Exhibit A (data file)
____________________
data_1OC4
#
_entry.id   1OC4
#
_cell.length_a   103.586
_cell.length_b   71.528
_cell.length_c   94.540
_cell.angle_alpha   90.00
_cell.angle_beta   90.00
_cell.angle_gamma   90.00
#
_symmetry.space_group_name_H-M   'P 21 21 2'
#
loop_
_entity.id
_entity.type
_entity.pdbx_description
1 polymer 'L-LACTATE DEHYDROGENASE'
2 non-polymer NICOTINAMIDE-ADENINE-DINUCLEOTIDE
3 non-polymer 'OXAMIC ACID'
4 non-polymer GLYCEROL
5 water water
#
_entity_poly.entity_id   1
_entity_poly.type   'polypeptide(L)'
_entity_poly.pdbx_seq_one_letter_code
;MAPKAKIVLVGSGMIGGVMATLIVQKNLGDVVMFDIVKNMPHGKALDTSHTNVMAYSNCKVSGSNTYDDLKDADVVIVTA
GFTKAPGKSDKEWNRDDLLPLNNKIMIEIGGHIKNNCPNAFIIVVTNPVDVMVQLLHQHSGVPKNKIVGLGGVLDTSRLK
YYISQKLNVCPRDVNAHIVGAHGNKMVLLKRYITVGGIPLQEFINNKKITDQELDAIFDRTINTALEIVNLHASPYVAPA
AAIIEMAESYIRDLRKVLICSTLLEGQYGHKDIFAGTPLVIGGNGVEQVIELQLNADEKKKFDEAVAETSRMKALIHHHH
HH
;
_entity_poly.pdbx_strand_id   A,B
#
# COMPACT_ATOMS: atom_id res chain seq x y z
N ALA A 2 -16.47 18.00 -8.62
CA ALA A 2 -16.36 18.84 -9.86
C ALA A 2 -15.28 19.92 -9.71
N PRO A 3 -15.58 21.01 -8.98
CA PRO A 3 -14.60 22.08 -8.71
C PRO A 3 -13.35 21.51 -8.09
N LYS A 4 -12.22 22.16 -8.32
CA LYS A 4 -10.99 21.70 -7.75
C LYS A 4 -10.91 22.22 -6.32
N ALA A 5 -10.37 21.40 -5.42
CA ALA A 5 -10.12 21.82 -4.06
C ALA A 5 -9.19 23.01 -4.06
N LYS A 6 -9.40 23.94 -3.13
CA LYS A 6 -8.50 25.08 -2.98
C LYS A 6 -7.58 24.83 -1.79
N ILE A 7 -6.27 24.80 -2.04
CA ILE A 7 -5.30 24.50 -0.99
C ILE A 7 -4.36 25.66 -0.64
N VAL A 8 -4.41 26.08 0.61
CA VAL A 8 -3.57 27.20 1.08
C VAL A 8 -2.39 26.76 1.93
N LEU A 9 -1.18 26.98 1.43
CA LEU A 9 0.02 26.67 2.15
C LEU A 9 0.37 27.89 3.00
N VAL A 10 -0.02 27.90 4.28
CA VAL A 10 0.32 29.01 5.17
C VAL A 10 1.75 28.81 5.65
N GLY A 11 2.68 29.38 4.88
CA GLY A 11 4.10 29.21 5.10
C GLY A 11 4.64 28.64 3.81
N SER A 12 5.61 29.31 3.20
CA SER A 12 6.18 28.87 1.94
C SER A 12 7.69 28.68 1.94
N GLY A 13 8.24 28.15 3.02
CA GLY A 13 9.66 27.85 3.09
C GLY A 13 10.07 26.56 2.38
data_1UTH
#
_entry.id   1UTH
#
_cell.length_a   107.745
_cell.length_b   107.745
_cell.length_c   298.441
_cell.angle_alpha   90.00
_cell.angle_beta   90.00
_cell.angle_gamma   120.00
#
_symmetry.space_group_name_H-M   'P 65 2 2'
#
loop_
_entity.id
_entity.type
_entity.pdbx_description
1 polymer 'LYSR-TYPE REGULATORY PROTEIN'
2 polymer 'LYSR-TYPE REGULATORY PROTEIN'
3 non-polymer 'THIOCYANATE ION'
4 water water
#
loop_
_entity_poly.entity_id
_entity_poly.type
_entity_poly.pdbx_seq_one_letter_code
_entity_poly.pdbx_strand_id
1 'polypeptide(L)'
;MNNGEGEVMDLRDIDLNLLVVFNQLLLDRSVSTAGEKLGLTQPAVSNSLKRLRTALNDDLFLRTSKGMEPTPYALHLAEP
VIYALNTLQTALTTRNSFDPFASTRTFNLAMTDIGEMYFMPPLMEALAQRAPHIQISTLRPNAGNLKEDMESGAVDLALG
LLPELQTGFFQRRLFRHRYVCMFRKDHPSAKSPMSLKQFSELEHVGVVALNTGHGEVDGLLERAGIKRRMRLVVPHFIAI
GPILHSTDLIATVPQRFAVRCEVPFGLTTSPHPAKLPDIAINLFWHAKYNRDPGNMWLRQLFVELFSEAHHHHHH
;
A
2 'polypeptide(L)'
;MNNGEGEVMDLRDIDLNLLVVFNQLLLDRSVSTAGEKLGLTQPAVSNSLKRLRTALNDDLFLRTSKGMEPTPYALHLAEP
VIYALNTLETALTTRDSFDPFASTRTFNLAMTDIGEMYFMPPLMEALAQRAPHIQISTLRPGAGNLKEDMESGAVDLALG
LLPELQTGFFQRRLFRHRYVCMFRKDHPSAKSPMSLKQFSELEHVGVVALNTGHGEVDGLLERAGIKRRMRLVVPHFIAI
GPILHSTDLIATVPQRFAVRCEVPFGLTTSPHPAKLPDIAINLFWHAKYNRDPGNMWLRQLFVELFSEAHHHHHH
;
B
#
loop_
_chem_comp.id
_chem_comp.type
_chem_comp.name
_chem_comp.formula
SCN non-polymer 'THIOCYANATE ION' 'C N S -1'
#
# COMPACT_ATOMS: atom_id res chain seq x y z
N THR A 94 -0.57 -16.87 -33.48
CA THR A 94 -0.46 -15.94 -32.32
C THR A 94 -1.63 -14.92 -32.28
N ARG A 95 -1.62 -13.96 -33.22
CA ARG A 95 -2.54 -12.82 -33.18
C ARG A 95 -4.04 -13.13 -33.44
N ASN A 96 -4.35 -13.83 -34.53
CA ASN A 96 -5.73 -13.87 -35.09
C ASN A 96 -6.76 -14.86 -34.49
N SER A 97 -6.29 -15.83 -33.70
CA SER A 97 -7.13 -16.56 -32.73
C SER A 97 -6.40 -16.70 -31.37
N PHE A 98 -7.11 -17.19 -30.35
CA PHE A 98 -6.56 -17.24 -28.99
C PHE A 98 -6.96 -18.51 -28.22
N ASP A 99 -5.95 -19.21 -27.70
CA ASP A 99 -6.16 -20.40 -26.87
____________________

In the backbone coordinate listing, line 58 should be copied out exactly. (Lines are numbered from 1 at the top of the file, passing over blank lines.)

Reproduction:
CA LEU A 9 0.02 26.67 2.15